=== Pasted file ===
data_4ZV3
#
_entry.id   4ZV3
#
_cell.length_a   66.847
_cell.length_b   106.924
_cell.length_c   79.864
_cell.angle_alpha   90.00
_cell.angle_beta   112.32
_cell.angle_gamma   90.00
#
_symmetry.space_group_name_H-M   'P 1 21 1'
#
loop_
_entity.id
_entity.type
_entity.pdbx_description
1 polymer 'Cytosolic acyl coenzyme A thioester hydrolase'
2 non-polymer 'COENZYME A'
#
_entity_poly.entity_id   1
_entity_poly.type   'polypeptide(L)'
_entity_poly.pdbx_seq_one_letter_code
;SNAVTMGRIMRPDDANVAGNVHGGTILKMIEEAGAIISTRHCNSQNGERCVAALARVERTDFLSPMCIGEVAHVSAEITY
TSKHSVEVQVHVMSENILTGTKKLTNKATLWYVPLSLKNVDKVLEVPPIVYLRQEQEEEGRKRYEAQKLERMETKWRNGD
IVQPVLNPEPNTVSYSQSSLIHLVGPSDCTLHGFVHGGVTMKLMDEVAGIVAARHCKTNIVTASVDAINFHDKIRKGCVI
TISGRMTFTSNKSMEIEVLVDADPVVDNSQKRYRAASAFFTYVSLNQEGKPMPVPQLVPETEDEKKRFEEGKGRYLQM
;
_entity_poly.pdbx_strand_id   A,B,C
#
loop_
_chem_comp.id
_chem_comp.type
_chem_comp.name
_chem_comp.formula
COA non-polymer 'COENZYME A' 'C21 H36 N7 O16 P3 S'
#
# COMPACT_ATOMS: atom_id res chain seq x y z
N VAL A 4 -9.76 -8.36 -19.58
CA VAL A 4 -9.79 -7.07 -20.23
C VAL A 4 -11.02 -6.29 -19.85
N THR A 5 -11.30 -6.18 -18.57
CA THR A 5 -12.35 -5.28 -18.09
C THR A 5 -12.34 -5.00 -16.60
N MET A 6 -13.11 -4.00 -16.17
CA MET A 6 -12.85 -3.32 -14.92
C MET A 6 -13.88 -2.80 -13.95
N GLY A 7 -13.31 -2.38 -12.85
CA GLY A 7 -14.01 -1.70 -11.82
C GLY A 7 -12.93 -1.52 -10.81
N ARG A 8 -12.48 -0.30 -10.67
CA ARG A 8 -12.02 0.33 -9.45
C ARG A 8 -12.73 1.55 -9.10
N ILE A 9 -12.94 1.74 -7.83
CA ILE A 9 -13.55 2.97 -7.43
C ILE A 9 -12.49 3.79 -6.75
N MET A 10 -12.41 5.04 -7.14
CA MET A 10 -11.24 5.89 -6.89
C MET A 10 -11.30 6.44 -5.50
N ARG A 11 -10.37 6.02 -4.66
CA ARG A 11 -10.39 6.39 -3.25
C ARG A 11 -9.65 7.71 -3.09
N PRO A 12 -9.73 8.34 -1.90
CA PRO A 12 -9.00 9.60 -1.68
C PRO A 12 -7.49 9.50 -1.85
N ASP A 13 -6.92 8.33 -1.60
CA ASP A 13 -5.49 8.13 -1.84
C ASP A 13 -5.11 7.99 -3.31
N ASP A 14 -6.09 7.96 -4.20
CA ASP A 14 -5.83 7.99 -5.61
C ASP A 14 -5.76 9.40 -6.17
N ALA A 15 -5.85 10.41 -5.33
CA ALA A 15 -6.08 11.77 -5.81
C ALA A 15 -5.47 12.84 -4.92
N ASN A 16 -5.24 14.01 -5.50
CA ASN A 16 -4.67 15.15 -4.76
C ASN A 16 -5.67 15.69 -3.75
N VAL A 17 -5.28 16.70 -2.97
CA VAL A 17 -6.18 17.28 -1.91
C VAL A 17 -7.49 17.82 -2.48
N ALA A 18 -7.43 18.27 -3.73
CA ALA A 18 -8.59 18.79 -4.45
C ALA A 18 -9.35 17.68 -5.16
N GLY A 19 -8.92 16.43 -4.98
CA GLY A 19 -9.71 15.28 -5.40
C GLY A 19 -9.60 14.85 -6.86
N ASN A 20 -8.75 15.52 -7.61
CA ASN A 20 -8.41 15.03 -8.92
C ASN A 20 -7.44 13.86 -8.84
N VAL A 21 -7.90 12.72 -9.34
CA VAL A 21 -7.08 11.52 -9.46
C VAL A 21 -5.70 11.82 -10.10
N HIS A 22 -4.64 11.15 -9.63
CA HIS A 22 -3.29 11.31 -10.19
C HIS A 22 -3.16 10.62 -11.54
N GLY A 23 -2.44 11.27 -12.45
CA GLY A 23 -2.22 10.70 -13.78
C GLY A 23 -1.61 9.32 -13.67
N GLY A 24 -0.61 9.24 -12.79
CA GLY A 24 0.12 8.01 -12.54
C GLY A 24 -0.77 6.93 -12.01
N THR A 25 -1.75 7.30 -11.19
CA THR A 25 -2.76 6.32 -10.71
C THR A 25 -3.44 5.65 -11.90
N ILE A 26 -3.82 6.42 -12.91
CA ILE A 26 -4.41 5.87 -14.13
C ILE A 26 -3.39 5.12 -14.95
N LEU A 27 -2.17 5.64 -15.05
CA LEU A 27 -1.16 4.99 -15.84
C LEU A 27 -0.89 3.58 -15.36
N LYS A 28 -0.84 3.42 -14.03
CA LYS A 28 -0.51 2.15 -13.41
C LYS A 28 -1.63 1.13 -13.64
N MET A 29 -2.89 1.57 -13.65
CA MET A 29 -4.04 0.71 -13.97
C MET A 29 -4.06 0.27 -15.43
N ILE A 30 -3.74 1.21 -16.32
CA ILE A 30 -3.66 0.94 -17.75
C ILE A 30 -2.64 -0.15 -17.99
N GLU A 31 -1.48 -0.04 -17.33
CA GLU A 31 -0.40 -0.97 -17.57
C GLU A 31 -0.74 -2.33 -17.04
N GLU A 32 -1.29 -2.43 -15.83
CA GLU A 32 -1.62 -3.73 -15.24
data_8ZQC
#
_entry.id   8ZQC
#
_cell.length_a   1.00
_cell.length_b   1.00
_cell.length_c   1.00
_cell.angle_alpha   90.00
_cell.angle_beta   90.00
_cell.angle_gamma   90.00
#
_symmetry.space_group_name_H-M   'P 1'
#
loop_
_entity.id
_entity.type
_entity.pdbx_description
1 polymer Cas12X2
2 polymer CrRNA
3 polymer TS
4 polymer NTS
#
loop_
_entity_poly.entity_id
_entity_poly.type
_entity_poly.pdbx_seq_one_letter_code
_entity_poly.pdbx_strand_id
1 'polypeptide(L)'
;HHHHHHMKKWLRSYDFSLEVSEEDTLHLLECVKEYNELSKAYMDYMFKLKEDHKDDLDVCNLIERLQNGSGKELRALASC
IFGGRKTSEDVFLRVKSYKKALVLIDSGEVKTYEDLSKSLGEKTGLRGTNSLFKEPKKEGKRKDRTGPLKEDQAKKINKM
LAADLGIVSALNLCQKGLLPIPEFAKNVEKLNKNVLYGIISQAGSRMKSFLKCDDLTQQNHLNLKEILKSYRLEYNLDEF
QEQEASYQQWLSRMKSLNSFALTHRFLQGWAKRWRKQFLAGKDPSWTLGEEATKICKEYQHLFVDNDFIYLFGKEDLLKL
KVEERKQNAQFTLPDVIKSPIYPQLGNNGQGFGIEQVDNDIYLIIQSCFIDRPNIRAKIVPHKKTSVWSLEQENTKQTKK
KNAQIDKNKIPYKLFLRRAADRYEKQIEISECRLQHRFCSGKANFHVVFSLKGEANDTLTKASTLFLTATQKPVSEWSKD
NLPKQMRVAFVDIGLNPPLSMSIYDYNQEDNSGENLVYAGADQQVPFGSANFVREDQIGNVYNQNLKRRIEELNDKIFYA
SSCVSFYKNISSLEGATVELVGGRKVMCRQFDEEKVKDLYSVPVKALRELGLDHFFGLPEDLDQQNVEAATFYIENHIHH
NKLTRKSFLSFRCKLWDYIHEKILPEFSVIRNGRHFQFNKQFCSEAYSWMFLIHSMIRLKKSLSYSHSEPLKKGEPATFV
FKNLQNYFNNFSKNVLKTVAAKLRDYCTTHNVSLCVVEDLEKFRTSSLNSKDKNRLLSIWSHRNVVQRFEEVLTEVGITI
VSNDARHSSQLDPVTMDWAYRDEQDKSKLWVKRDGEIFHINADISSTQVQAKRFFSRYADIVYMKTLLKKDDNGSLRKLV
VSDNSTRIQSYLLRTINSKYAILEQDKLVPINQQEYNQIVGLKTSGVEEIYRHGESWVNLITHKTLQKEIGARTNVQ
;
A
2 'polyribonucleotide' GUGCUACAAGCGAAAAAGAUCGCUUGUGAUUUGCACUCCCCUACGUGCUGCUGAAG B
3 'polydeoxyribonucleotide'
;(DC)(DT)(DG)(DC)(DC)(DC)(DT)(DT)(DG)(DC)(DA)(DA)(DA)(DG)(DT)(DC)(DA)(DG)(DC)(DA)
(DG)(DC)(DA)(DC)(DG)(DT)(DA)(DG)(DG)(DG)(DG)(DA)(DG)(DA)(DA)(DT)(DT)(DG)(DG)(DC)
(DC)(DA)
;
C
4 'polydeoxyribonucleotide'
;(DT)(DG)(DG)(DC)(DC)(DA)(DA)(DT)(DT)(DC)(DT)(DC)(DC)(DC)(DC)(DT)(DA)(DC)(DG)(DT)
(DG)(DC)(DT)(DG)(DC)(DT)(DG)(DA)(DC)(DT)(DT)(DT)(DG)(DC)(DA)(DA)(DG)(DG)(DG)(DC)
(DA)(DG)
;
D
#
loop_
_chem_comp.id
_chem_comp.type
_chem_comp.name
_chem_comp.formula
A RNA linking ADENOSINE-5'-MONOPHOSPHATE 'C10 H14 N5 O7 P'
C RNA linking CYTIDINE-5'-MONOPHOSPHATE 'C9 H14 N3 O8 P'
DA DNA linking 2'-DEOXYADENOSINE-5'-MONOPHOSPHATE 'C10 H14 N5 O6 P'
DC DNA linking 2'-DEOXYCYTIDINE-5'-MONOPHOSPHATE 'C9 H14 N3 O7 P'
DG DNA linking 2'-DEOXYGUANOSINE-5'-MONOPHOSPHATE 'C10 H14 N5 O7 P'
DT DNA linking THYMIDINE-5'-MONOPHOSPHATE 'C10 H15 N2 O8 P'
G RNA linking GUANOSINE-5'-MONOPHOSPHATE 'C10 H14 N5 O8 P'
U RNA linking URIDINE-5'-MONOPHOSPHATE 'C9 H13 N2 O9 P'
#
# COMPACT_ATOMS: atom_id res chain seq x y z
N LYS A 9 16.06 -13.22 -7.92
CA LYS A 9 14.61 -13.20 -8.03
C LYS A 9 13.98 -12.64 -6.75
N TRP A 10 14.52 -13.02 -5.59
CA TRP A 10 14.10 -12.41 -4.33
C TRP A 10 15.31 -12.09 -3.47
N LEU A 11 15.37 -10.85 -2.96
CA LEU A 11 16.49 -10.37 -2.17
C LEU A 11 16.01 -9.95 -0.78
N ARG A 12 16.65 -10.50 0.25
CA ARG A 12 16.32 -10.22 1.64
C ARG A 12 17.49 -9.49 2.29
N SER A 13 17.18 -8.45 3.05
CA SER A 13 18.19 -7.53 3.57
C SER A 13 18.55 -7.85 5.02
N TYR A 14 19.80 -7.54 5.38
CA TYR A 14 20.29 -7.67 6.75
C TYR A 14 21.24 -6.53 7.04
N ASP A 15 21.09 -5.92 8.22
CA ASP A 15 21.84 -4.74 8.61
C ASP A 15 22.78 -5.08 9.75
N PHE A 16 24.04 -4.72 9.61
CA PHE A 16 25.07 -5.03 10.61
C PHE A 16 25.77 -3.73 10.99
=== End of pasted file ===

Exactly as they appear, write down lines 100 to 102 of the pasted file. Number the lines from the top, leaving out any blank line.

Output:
CA GLY A 24 0.12 8.01 -12.54
C GLY A 24 -0.77 6.93 -12.01
N THR A 25 -1.75 7.30 -11.19